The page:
Although a majority have been lost to history, some of the earliest relics of the Church still survive to this day. Those associated with the Holy Family have been the most studied and fascinating of them all.
Some of these include the Holy Sponge, True Cross, Holy Robe, Holy Lance, and Holy Prepuce, and the Virgin’s Girdle. While many are familiar with these relics, most are probably unfamiliar with the Santo Anello, the Holy Ring.
According to pious tradition, the Santo Anello was purchased by jeweler in Chiusi, Italy around the 11 century from a Jewish precious stones merchant. Originally, the merchant doubted the claims it was the wedding ring of the Holy Parents until he had a vision of his recently deceased son vouching for its authenticity.
After his miraculous vision the jeweler donated the ring to the local Church. In Chiusi it remained in the care of the sisters of a local convent for over three hundred years until it was stolen by a priest and taken to the city of Perugia.
Finding its home in the Perugia Cathedral, the Santo Anello was housed in an ornate reliquary reminiscent of monstrance and became a popular relic of veneration while celebrating the Feast of Saint Joseph in Perugia after it was added to the liturgical calendar in 1479.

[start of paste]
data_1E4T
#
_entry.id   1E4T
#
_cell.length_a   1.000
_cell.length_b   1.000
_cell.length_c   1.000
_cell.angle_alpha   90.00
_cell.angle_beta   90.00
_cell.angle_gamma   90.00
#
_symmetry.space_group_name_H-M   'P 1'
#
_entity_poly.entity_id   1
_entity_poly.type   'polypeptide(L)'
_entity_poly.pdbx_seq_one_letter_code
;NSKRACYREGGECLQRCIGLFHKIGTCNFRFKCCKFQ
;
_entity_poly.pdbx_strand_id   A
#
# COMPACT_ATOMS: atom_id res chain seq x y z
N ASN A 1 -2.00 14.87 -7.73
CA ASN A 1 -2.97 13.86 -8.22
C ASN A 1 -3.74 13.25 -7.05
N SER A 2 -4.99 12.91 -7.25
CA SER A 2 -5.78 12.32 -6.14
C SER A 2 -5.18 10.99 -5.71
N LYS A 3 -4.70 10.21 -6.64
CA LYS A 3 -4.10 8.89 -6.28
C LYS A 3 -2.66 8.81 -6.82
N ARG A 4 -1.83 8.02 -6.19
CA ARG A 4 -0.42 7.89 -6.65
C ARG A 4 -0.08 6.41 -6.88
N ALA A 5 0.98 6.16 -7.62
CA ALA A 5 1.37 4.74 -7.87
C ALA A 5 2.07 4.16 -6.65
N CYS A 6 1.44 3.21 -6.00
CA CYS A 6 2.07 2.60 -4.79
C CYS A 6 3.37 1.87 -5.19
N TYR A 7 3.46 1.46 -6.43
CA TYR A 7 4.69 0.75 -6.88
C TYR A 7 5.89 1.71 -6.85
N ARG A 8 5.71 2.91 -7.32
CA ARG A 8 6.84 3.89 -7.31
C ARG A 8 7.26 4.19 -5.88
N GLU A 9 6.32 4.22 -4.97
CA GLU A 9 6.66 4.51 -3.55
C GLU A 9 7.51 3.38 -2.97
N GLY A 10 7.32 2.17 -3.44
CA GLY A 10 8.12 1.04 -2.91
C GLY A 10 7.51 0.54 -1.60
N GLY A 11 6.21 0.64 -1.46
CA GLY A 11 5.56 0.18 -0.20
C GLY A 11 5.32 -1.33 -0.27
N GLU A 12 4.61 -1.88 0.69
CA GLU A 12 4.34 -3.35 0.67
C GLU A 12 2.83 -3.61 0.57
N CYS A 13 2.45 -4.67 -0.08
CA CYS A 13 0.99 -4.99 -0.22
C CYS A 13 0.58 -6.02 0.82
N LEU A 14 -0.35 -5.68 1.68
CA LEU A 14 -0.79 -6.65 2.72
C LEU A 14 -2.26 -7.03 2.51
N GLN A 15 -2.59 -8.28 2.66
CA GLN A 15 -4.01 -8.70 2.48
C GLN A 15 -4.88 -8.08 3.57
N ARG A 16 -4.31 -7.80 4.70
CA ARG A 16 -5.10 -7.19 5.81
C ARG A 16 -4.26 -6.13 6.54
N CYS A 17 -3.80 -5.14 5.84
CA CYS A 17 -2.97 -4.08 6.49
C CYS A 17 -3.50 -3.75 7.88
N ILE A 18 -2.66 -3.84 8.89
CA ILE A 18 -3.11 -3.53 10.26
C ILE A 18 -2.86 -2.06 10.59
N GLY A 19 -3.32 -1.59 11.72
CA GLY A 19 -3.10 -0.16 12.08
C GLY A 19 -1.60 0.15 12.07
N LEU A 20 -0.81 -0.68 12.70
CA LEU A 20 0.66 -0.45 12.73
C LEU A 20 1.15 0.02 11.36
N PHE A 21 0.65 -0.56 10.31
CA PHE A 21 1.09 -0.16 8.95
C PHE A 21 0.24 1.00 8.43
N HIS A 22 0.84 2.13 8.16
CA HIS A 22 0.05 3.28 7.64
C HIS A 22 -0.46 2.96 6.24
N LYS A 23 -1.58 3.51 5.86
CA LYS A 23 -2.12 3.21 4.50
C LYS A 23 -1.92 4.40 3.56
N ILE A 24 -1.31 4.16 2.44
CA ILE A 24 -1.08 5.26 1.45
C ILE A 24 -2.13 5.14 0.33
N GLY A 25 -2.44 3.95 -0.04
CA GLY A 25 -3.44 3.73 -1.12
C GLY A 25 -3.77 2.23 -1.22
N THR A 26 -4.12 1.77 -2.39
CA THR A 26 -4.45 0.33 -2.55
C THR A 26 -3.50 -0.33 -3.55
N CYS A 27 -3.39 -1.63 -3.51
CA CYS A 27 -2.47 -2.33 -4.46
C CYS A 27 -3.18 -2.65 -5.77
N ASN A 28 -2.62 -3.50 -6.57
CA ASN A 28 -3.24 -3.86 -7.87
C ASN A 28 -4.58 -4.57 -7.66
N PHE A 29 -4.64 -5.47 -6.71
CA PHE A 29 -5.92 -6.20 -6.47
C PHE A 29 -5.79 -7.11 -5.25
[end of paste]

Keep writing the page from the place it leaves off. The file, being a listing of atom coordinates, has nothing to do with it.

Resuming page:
Lending to its authenticity, in the 18th-century Marian mystic Blessed Anne Catherine Emmerich had a vision of the Santo Anello housed there despite not knowing of its existence.
In the last few days I have seen much of the story of Mary’s wedding-ring, but as the result of disturbances and pain I can no longer give a connected account of it. Today I saw a festival in a church in Italy where the wedding-ring is to be found. It seemed to me to be hung up in a kind of monstrance which stood above the Tabernacle.
There was a large altar there, magnificently decorated, one saw deep into it through much silverwork. I saw many rings being held against the monstrance. During the festival I saw Mary and Joseph appearing in their wedding garments on each side of the ring, as if Joseph were placing the ring on the Blessed Virgin’s finger. At the same time I saw the ring shining and as if in movement.
To the right and left of this altar I saw two other altars, which were probably not in the same church, but were only shown to me in my vision as being together. In the altar to the right was an Ecce Homo picture of Our Lord, which a devout Roman senator, a friend of St. Peter’s, had received in a miraculous manner. In the altar to the left was one of the grave-clothes of Our Lord.
Author Miska Michele Tosti wrote in his book Il Santo Anello: Leggenda, Storia, Arte, Devozione that “an investigation carried out in 1949-50 . . . suggested that the relic is actually a man’s signet ring from the 1st century AD.”
Today, it is traditionally venerated by pilgrims en route to the Papal Basilica of Saint Mary of the Angels in Assisi to celebrate the Festa di Perdono there on August 2nd, The Feast of Pardon of Assisi.